I’m guessing that when you read that headline, you might have had a thought like, “How does Jeff know my boss?”
I don’t know your boss. And I’m not talking about your boss.
I’m talking about you. More specifically, who you were as a child.
At our most critical moments, a child is often in charge. The person we were as a child. Because it is at our most critical moments, when we feel least safe, when we feel like we might be kicked out of the tribe if we make a mistake, that the person we were as a child reemerges to try to protect us.
The child in us knows what it’s like to feel unsafe. And a long time ago, she mastered a strategy to protect us.
Have you ever gone on automatic pilot, triggered by something you may not even understand?
Your inner child wants to keep you safe
That’s your inner child protecting you.
You might lash out, or argue, or defend your position, or say cruel things to coworkers.
You might withdraw or leave.
You might work unreasonable hours in an attempt to fix things.
You might make sure everyone around you is happy, even to the detriment of your own happiness.
And any of this could be triggered by a work situation that feels like something that was unsafe in your childhood.
You’re an adult now. A successful one, too. But maybe this child is getting in your way. How can you move from that unconscious trigger to developing the capacity to choose between this option and another that might work better?
Releasing old patterns
Last week, I was working with one of my clients who is responsible for a major function at a $10 billion company. She was having trouble, falling into what she called “my old patterns.”
We spent some time talking about what that looked like for her, how it felt in her body.
She said when she was in that place, she was “ready for battle.”
And I asked her to take the physical posture of “ready for battle.”
She was tensed up, hunched over, protecting her core and her heart. She was ready to lash out, ready to yell. She had a lot of energy and focus when she was in that coiled position.
I asked her if she associated this with anything, and she immediately had a memory of a former job, years before, where a colleague was trying to get her fired. She jumped in to action, defended her position, and not only kept her job but got a promotion. “Ready for battle,” had, in this case, worked for her.
I asked her about other times, maybe earlier, maybe younger. I ask her about her family, about whether there were times growing up when she had taken that position.
She had. Her parents had divorced when she was young. There was a lot of yelling. She remembered being in that position to protect herself from the yelling, and doing a fair amount of yelling herself.
It was the way she kept herself safe.
We all have memories like this, of a time in our childhood when we felt unsafe, when we doubted that our parents loved us, when we were afraid that somehow we didn’t belong, or that there was something wrong with us.
And we all developed a strategy to respond, to at least temporarily ease the pain.
My client developed a combative strategy, “Ready for battle.” Maybe it’s different for you. Maybe you work on relationships, or you work harder, or you save the day by figuring things out.
If you see yourself using the same strategy over and over again, often without realizing it, the chances are very good that you learned this when you were a small child.
That it kept you safe. That it got you love. That it helped you belong.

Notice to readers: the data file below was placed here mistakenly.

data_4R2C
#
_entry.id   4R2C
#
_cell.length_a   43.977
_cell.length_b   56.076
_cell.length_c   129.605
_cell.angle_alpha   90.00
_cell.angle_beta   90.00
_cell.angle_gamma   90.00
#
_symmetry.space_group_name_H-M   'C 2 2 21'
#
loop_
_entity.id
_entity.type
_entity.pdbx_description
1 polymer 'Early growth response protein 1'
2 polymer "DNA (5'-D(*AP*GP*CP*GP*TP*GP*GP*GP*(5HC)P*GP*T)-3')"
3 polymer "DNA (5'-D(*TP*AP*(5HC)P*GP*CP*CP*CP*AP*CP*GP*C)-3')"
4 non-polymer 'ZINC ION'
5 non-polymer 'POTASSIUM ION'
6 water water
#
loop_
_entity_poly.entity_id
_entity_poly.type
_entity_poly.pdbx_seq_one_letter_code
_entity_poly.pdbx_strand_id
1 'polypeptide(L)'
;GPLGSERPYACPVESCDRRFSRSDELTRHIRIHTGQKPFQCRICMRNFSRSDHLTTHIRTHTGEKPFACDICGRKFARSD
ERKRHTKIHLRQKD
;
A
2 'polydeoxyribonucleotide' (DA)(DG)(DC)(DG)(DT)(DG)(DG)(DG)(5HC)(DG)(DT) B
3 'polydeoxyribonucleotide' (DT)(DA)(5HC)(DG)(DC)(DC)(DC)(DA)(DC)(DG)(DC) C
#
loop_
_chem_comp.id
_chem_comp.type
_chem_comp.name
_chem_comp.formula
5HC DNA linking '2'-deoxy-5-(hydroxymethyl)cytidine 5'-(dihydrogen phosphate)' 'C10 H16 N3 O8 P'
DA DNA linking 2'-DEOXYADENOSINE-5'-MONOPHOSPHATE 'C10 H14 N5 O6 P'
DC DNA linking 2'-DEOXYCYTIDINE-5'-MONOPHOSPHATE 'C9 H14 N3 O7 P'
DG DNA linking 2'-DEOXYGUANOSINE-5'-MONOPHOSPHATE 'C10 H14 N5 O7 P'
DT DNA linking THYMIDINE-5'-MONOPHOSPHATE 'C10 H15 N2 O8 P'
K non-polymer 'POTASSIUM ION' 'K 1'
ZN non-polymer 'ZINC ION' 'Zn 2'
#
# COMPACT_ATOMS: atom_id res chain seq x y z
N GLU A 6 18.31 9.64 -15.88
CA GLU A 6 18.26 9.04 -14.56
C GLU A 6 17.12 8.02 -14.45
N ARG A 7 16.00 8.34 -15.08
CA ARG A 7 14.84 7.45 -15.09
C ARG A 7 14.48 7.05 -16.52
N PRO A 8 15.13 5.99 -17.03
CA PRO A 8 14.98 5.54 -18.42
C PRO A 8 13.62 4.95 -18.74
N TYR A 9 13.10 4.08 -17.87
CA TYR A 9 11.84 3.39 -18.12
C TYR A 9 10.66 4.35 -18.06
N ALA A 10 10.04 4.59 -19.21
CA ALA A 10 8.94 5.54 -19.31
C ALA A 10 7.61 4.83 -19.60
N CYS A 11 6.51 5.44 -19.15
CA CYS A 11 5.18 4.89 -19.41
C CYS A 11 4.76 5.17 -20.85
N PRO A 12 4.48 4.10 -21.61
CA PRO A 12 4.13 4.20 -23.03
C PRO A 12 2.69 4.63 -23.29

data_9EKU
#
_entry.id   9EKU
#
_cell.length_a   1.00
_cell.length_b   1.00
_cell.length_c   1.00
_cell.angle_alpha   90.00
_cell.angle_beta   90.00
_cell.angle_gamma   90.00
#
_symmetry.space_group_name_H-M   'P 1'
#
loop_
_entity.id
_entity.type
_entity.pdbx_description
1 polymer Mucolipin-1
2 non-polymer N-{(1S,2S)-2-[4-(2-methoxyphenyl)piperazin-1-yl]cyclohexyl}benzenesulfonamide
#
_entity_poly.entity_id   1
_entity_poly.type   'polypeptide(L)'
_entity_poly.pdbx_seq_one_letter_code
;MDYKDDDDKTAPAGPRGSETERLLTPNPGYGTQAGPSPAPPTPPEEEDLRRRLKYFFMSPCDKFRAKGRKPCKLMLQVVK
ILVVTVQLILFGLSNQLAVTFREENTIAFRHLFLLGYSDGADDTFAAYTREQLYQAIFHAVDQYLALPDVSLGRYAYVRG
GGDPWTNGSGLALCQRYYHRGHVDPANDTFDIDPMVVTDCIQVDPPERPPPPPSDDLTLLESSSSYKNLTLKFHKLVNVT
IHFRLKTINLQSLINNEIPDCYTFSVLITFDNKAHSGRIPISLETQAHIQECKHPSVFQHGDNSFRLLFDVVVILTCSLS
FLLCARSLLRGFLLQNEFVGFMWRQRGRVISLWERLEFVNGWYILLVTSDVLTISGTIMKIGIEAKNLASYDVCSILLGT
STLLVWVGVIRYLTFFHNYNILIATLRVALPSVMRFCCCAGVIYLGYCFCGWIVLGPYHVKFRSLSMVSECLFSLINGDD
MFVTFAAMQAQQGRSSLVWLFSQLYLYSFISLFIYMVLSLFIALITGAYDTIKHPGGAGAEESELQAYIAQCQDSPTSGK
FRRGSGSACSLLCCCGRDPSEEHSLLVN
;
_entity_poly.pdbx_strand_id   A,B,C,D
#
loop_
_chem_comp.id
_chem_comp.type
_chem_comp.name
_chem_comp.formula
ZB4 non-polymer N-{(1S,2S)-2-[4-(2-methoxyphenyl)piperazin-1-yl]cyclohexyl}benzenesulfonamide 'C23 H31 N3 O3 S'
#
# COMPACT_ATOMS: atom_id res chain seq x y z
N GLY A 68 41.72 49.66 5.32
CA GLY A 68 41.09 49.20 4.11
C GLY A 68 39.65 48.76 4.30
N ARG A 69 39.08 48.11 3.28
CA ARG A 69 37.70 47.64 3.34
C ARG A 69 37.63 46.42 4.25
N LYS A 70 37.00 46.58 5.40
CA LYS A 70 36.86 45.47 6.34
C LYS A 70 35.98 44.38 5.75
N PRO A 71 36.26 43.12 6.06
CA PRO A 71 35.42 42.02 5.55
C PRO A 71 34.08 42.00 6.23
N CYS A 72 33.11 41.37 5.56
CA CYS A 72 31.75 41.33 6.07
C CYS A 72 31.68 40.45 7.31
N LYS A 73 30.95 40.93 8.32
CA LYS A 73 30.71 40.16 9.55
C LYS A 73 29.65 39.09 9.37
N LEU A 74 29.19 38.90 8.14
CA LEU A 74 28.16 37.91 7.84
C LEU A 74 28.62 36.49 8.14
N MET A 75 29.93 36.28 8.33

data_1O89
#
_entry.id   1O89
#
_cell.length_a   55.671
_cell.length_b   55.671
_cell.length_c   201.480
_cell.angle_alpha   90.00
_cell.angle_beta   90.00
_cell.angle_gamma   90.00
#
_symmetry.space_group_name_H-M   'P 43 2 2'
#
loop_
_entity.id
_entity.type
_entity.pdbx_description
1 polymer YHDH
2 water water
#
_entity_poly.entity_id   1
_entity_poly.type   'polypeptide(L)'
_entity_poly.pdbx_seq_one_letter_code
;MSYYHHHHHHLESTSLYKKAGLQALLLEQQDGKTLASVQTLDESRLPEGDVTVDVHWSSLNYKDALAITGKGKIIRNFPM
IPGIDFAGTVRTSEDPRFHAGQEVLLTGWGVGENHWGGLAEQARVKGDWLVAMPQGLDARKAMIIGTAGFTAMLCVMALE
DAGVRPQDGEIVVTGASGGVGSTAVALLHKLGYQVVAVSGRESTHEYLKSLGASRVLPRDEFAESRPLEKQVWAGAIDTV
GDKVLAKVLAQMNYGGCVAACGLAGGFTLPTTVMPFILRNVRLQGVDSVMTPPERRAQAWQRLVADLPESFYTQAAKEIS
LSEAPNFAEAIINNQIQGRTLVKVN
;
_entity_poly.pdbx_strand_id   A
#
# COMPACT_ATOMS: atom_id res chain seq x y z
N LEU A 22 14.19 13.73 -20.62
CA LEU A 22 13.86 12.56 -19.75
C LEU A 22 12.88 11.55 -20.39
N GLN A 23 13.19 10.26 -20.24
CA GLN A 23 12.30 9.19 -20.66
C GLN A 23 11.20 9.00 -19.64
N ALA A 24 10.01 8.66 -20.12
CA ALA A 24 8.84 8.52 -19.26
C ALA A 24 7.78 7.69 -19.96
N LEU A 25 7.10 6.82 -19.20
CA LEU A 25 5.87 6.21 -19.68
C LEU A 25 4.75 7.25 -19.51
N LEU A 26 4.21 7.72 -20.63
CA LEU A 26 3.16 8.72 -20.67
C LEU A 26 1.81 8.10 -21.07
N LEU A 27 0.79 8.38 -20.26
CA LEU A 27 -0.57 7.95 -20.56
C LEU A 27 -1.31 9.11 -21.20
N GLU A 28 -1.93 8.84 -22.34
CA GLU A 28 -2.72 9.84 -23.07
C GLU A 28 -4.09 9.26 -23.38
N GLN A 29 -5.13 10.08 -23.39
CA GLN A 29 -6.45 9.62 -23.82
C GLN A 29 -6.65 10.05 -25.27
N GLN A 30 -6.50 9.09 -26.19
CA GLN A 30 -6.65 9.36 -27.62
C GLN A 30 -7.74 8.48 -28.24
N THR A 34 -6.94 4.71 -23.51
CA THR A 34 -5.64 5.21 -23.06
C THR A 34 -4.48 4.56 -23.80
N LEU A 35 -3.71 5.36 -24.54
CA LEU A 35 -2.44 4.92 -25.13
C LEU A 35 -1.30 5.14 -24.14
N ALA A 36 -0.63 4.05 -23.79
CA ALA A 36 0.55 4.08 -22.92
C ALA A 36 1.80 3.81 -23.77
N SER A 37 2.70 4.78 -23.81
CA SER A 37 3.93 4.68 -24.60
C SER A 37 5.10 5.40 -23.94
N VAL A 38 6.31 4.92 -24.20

Because it’s unconscious, it comes up whenever you feel danger. And because you have been as successful as you have been, there is a very good chance that this strategy has worked for you.
But at some point, it might not be the right strategy anymore. In fact, it might keep you from doing what you really should do. It might even keep you from advancing in your career.
And while it’s easy to say that, it’s not always easy to do that in the heat of the moment. Because it’s hard wired into our bodies and we’ve been doing it for decades.
I asked my client if “ready for battle” ever limits her. She said that it absolutely did. That she could be so focused on what she thought was the right answer, and defending that answer, that she could miss other solutions. She could miss opportunities to partner or collaborate. And as her responsibilities broaden, it becomes more and more important for her to do that instead of simply advocating for her position.
So we did an experiment. I asked her to choose how she wanted to come across in these conversations where she is combative today. When she would rather see the opportunity to collaborate.
From “ready for battle” to “open and present”
She said she wanted to show up as “open and present.” I asked her how that would look physically. Instead of bent over and flexed, she was tall, relaxed, and open. Her heart was exposed. Her face was relaxed.
She was a person who I would be happy dealing with, not a person girding for a fight.
And we had her flex between positions. Between “ready for battle” and “open and present.”
If she practices that enough, she will learn to take a new posture in the moment. It will first become an option, and then become instinct.
She is embodying a different style of communication, of leadership.
She is no longer the scared child protecting herself. She is an adult choosing what’s best in this moment, rather than constrained, like so many of us, by the wounds of childhood.
Using the body to release the past
That might sound like magic. But I encourage you to try this for yourself. We are so used to using language to create what we want in life, to the idea that we can try to be a different way simply by using different words. But some things are beyond, or in this case, before language. Some things are deep in our history and deep in our bodies. And often, our bodies are the key to changing them.